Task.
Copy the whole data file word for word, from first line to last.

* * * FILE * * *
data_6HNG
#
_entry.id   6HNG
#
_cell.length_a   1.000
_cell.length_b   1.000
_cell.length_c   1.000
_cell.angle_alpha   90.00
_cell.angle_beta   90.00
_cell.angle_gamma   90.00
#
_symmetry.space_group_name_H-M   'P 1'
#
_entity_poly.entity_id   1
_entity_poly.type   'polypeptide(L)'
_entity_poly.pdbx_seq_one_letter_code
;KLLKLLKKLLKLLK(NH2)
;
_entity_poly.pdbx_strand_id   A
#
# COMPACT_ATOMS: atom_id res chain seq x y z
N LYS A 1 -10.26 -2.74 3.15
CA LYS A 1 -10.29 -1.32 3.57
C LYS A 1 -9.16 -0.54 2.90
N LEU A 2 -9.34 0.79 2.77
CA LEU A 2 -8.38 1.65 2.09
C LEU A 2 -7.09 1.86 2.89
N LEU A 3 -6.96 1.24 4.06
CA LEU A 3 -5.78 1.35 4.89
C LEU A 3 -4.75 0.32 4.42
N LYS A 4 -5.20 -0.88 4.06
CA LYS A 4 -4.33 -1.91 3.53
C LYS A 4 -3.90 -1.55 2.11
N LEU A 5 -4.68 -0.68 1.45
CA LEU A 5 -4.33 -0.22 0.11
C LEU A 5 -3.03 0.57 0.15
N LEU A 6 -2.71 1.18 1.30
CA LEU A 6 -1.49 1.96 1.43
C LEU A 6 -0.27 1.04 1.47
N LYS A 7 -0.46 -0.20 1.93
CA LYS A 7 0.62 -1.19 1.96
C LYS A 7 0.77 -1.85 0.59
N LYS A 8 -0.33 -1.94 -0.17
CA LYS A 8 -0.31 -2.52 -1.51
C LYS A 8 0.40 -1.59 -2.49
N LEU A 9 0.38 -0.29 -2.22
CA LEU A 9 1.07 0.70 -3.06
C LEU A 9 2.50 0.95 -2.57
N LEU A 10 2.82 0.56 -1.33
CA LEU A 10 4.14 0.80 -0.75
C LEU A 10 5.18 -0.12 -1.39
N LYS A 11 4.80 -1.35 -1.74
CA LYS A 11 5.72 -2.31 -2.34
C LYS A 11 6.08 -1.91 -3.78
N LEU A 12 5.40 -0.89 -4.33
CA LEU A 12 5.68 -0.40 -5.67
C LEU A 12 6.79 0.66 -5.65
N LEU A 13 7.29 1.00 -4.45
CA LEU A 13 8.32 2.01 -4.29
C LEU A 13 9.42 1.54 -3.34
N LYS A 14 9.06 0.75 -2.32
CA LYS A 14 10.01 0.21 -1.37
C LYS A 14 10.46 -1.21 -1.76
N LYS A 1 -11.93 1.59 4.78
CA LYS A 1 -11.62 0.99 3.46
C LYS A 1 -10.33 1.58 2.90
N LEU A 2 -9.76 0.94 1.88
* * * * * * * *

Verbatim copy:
data_6HNG
#
_entry.id   6HNG
#
_cell.length_a   1.000
_cell.length_b   1.000
_cell.length_c   1.000
_cell.angle_alpha   90.00
_cell.angle_beta   90.00
_cell.angle_gamma   90.00
#
_symmetry.space_group_name_H-M   'P 1'
#
_entity_poly.entity_id   1
_entity_poly.type   'polypeptide(L)'
_entity_poly.pdbx_seq_one_letter_code
;KLLKLLKKLLKLLK(NH2)
;
_entity_poly.pdbx_strand_id   A
#
# COMPACT_ATOMS: atom_id res chain seq x y z
N LYS A 1 -10.26 -2.74 3.15
CA LYS A 1 -10.29 -1.32 3.57
C LYS A 1 -9.16 -0.54 2.90
N LEU A 2 -9.34 0.79 2.77
CA LEU A 2 -8.38 1.65 2.09
C LEU A 2 -7.09 1.86 2.89
N LEU A 3 -6.96 1.24 4.06
CA LEU A 3 -5.78 1.35 4.89
C LEU A 3 -4.75 0.32 4.42
N LYS A 4 -5.20 -0.88 4.06
CA LYS A 4 -4.33 -1.91 3.53
C LYS A 4 -3.90 -1.55 2.11
N LEU A 5 -4.68 -0.68 1.45
CA LEU A 5 -4.33 -0.22 0.11
C LEU A 5 -3.03 0.57 0.15
N LEU A 6 -2.71 1.18 1.30
CA LEU A 6 -1.49 1.96 1.43
C LEU A 6 -0.27 1.04 1.47
N LYS A 7 -0.46 -0.20 1.93
CA LYS A 7 0.62 -1.19 1.96
C LYS A 7 0.77 -1.85 0.59
N LYS A 8 -0.33 -1.94 -0.17
CA LYS A 8 -0.31 -2.52 -1.51
C LYS A 8 0.40 -1.59 -2.49
N LEU A 9 0.38 -0.29 -2.22
CA LEU A 9 1.07 0.70 -3.06
C LEU A 9 2.50 0.95 -2.57
N LEU A 10 2.82 0.56 -1.33
CA LEU A 10 4.14 0.80 -0.75
C LEU A 10 5.18 -0.12 -1.39
N LYS A 11 4.80 -1.35 -1.74
CA LYS A 11 5.72 -2.31 -2.34
C LYS A 11 6.08 -1.91 -3.78
N LEU A 12 5.40 -0.89 -4.33
CA LEU A 12 5.68 -0.40 -5.67
C LEU A 12 6.79 0.66 -5.65
N LEU A 13 7.29 1.00 -4.45
CA LEU A 13 8.32 2.01 -4.29
C LEU A 13 9.42 1.54 -3.34
N LYS A 14 9.06 0.75 -2.32
CA LYS A 14 10.01 0.21 -1.37
C LYS A 14 10.46 -1.21 -1.76
N LYS A 1 -11.93 1.59 4.78
CA LYS A 1 -11.62 0.99 3.46
C LYS A 1 -10.33 1.58 2.90
N LEU A 2 -9.76 0.94 1.88